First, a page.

Fri, April 7th, 2017
Apprenticeship levy raises concerns in light of mounting costs for businesses
The apprenticeships reform and introduction of a levy for employers has been billed by the government as a measure to ensure quality apprenticeships, which in turn will address the skills gap and boost productivity.
From April 6, employers with a payroll in excess of £3m will be charged at a rate of 0.5% of their annual wage bill - employers will receive a tax allowance of £15,000 to offset against their levy payment.
Contributions will be boosted by a 10% top up from government and incentives are being offered for companies with fewer than 50 employees.
Although that is when the payments start the previous system remains in place until the end of April with the new set-up going live on May 1.
It is a move intended to encourage a more serious and considered approach to training. The introduction of the levy follows a wider reform of apprenticeship standards to make them as attractive an option as higher education, or university.
But for many employers, the levy is just another addition to the increasing costs of building or running a business.
Previously, apprenticeships were lauded as an option that benefitted all parties, in providing real, hands on experience to young learners as well as affordable skills for employers.
It remains to be seen whether the levy will succeed in raising the quality and perception of apprenticeships – or indeed, simply be another financial burden for burgeoning businesses.
What’s more, according to research by training organisation City & Guilds, one in three of the employers are still unaware of the levy or still had questions as to how the system will work. Given the system is expected to draw in somewhere in the region of 22,000 companies, that’s a lot of unanswered questions.
And the new system has come in for some criticism from trade bodies, professors and MPs too, who have questioned whether the levy will in fact help meet the costs of producing the next generation of skilled workers.
There are also concerns as to whether the government have given due consideration to tackling areas of acute skills shortages or whether the new system will support the productivity agenda.
However, many agree more must be done to make apprenticeships a more attractive option for young people and ensure they provide a real and tangible route into the jobs market.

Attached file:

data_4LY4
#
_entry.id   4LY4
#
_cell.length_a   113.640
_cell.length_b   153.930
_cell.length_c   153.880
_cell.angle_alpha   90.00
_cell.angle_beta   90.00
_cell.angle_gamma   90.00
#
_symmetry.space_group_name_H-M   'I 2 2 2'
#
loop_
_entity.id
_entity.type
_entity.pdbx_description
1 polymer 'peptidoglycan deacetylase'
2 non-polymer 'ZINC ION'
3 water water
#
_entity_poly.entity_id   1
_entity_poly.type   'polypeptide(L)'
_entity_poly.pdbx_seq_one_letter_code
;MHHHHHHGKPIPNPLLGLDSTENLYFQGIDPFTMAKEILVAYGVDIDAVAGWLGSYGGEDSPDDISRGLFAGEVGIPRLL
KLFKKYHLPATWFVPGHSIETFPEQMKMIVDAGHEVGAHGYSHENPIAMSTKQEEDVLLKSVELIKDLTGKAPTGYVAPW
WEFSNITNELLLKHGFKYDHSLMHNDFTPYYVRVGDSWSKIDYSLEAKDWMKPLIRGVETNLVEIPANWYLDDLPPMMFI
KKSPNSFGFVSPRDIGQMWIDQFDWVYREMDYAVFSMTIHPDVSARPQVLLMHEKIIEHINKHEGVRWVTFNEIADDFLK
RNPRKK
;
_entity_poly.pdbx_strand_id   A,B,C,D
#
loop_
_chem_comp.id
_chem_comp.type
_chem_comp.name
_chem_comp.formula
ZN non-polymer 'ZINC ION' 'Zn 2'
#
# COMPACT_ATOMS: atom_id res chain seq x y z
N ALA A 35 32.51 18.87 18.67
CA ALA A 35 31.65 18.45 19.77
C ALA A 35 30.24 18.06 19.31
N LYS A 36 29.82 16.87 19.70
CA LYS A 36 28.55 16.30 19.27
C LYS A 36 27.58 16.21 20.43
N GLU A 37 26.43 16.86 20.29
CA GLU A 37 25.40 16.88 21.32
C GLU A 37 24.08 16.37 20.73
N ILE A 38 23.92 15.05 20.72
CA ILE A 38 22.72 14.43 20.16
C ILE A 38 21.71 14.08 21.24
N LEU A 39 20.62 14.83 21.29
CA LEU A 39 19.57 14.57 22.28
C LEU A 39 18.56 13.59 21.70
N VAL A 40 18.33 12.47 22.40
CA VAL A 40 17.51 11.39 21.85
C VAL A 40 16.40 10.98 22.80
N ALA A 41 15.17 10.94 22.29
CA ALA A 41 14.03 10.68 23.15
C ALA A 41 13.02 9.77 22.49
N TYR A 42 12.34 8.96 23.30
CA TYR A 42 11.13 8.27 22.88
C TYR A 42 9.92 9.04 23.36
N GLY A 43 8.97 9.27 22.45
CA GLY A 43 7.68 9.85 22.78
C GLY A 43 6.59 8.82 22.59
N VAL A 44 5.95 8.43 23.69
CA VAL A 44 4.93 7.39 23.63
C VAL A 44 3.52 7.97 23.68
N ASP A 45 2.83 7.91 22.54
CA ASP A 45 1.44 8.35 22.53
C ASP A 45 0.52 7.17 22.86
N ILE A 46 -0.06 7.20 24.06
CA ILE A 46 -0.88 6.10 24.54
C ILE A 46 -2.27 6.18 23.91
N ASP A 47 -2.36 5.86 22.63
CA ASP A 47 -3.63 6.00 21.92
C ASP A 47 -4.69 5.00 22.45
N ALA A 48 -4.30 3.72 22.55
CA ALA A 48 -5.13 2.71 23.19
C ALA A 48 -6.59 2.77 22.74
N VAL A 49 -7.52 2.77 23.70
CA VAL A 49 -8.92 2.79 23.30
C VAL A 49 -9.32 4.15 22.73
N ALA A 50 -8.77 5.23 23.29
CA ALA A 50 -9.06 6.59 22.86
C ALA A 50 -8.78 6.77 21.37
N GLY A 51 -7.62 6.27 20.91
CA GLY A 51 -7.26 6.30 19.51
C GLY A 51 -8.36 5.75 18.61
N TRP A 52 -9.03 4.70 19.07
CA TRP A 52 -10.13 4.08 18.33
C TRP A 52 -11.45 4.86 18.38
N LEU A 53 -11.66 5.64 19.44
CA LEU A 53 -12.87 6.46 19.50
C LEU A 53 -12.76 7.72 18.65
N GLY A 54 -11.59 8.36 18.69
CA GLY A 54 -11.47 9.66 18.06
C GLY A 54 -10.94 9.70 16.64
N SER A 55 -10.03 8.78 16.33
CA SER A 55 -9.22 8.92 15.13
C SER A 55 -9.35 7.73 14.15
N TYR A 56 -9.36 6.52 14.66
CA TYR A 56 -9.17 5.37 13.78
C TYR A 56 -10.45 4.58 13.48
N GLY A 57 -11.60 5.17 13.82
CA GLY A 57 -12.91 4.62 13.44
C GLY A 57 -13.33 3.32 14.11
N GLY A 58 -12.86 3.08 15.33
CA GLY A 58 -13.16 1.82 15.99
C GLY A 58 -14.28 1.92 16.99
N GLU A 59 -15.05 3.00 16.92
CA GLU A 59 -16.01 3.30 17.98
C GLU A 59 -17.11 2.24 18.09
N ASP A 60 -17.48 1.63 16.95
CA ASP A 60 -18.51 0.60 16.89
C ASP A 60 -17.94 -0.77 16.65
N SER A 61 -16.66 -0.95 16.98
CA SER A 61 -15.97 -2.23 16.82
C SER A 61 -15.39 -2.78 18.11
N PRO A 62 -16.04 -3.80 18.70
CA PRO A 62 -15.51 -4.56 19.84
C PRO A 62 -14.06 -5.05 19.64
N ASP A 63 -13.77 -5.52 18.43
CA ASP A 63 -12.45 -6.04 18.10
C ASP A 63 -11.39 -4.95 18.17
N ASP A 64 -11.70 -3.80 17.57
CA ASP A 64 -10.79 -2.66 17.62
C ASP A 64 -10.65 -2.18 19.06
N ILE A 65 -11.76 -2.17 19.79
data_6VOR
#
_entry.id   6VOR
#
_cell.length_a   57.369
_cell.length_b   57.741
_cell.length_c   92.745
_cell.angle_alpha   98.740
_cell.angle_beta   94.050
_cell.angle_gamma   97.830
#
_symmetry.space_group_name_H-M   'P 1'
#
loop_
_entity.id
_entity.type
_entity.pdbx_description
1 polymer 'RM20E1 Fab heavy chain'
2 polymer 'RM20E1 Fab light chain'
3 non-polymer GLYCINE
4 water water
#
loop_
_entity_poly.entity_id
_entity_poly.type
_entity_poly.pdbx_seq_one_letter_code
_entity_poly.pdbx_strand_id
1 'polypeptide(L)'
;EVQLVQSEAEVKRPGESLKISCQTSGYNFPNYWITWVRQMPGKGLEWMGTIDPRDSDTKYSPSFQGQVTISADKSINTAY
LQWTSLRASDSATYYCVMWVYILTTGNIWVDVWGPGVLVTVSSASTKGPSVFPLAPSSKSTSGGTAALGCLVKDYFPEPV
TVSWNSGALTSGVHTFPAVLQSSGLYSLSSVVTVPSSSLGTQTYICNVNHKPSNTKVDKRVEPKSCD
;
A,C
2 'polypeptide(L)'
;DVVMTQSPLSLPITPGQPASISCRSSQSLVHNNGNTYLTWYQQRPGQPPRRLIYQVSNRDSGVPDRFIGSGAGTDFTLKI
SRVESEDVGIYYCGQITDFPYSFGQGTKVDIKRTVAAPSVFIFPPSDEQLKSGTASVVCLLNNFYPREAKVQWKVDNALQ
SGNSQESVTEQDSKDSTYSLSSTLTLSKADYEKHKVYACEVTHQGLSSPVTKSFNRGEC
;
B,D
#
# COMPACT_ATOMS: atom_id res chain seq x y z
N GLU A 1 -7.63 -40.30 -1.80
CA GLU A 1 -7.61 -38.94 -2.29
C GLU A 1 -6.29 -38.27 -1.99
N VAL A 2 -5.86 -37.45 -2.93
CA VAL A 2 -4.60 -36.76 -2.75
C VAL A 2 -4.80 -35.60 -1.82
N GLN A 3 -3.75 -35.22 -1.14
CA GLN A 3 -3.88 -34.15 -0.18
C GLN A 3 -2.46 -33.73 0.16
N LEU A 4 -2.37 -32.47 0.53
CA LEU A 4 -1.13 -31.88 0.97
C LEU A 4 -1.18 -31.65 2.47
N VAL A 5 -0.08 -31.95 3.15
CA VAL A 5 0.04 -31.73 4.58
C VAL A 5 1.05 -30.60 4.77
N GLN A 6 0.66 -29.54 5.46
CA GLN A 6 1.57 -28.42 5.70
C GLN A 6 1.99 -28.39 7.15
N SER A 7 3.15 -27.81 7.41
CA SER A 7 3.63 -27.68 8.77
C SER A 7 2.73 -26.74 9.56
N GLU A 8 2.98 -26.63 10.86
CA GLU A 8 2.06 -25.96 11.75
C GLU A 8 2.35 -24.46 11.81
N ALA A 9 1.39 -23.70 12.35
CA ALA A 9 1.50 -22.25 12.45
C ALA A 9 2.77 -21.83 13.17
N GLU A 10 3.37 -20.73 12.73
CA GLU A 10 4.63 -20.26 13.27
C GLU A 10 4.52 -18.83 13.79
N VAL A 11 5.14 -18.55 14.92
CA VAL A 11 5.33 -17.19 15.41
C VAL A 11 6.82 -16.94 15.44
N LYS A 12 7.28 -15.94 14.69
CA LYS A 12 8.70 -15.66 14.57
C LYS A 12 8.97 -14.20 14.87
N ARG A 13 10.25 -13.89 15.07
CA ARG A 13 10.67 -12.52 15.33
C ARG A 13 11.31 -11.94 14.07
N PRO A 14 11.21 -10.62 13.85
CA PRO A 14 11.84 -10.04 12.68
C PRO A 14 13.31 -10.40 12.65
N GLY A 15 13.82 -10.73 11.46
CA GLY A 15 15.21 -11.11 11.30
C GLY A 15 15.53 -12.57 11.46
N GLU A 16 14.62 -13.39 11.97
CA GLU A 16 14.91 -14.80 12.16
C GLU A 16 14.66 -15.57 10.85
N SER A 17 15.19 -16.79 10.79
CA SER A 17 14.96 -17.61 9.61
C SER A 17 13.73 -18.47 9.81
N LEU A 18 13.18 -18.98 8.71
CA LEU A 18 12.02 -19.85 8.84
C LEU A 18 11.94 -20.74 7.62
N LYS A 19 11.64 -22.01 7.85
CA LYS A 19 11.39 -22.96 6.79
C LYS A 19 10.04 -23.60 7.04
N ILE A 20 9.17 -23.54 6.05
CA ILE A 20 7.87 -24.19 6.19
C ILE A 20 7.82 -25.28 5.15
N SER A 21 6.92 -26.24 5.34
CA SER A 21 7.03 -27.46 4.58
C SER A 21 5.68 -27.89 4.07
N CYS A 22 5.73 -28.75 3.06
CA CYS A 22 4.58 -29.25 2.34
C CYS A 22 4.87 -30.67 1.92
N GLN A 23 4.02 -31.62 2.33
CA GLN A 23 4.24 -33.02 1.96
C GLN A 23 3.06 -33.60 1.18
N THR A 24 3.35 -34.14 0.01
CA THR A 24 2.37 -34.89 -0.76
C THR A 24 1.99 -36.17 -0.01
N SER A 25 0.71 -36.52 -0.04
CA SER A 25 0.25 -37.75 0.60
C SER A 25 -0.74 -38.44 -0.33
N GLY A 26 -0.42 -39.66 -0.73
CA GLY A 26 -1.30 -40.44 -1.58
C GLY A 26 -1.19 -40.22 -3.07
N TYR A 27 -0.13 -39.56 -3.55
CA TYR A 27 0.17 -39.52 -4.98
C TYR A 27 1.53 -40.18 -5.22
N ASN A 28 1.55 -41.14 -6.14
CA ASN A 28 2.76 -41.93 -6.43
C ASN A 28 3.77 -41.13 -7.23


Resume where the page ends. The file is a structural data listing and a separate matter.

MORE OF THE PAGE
The reform aims to engage employers and defer responsibility to them for designing relevant apprenticeships to make sure we are developing the right skills and addressing skills gaps.
Director of learning and skills at Liverpool & Sefton Chamber of Commerce, Paul Cherpeau says: “We currently have hundreds of apprentice learners placed with businesses across the Liverpool city region who can testify to the enormous benefits employing an apprentice can offer.
“In many instances, apprenticeships can offer a fast-track into a career with real, hands on and accelerated learning opportunities.”
Speaking at an event to discuss the apprenticeship levy last month, Paul said that whilst more than 98% of companies would not have to pay the levy, the way apprenticeships are funded will inevitably changing for all businesses – with the majority required to contribute cash to recruit and train them.
Paul added that employers can still take on fully-funded apprentices under the current funding system until April 30.
“We are strongly urging all employers to take advantage of the fully funded opportunities before the reforms are imposed.
“If you are a business looking to take on an apprentice – or train an existing employee on an apprenticeship qualification - before April 30 we can help you but you would need to contact us as soon as possible.”
The levy comes into force on April 6 and is intended to raise the required funding to help government in their promise to deliver 3 million new, quality apprentices by 2020.